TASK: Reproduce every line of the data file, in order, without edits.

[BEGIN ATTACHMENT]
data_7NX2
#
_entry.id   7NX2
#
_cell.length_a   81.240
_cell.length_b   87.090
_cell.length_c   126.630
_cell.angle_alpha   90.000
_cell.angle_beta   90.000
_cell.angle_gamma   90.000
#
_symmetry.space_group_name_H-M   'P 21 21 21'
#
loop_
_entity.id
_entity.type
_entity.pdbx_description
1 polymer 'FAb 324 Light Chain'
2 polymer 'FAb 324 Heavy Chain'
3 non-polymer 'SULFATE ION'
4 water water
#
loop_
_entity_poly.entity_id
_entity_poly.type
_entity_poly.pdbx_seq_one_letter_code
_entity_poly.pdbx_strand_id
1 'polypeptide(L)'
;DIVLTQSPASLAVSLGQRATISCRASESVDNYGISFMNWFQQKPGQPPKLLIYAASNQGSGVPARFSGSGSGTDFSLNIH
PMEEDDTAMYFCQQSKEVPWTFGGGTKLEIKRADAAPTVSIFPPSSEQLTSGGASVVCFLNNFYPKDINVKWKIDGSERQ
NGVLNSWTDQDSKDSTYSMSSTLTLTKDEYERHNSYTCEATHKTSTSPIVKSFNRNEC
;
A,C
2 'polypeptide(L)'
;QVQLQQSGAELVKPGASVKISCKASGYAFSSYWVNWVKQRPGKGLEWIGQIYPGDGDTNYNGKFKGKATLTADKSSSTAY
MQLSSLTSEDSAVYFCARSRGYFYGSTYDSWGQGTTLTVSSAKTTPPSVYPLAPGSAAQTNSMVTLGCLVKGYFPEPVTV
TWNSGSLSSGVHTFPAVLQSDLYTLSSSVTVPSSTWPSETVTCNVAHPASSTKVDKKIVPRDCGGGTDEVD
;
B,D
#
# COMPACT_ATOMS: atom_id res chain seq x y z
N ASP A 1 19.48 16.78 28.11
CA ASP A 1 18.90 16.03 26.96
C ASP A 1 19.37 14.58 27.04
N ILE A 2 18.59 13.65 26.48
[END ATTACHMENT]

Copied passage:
data_7NX2
#
_entry.id   7NX2
#
_cell.length_a   81.240
_cell.length_b   87.090
_cell.length_c   126.630
_cell.angle_alpha   90.000
_cell.angle_beta   90.000
_cell.angle_gamma   90.000
#
_symmetry.space_group_name_H-M   'P 21 21 21'
#
loop_
_entity.id
_entity.type
_entity.pdbx_description
1 polymer 'FAb 324 Light Chain'
2 polymer 'FAb 324 Heavy Chain'
3 non-polymer 'SULFATE ION'
4 water water
#
loop_
_entity_poly.entity_id
_entity_poly.type
_entity_poly.pdbx_seq_one_letter_code
_entity_poly.pdbx_strand_id
1 'polypeptide(L)'
;DIVLTQSPASLAVSLGQRATISCRASESVDNYGISFMNWFQQKPGQPPKLLIYAASNQGSGVPARFSGSGSGTDFSLNIH
PMEEDDTAMYFCQQSKEVPWTFGGGTKLEIKRADAAPTVSIFPPSSEQLTSGGASVVCFLNNFYPKDINVKWKIDGSERQ
NGVLNSWTDQDSKDSTYSMSSTLTLTKDEYERHNSYTCEATHKTSTSPIVKSFNRNEC
;
A,C
2 'polypeptide(L)'
;QVQLQQSGAELVKPGASVKISCKASGYAFSSYWVNWVKQRPGKGLEWIGQIYPGDGDTNYNGKFKGKATLTADKSSSTAY
MQLSSLTSEDSAVYFCARSRGYFYGSTYDSWGQGTTLTVSSAKTTPPSVYPLAPGSAAQTNSMVTLGCLVKGYFPEPVTV
TWNSGSLSSGVHTFPAVLQSDLYTLSSSVTVPSSTWPSETVTCNVAHPASSTKVDKKIVPRDCGGGTDEVD
;
B,D
#
# COMPACT_ATOMS: atom_id res chain seq x y z
N ASP A 1 19.48 16.78 28.11
CA ASP A 1 18.90 16.03 26.96
C ASP A 1 19.37 14.58 27.04
N ILE A 2 18.59 13.65 26.48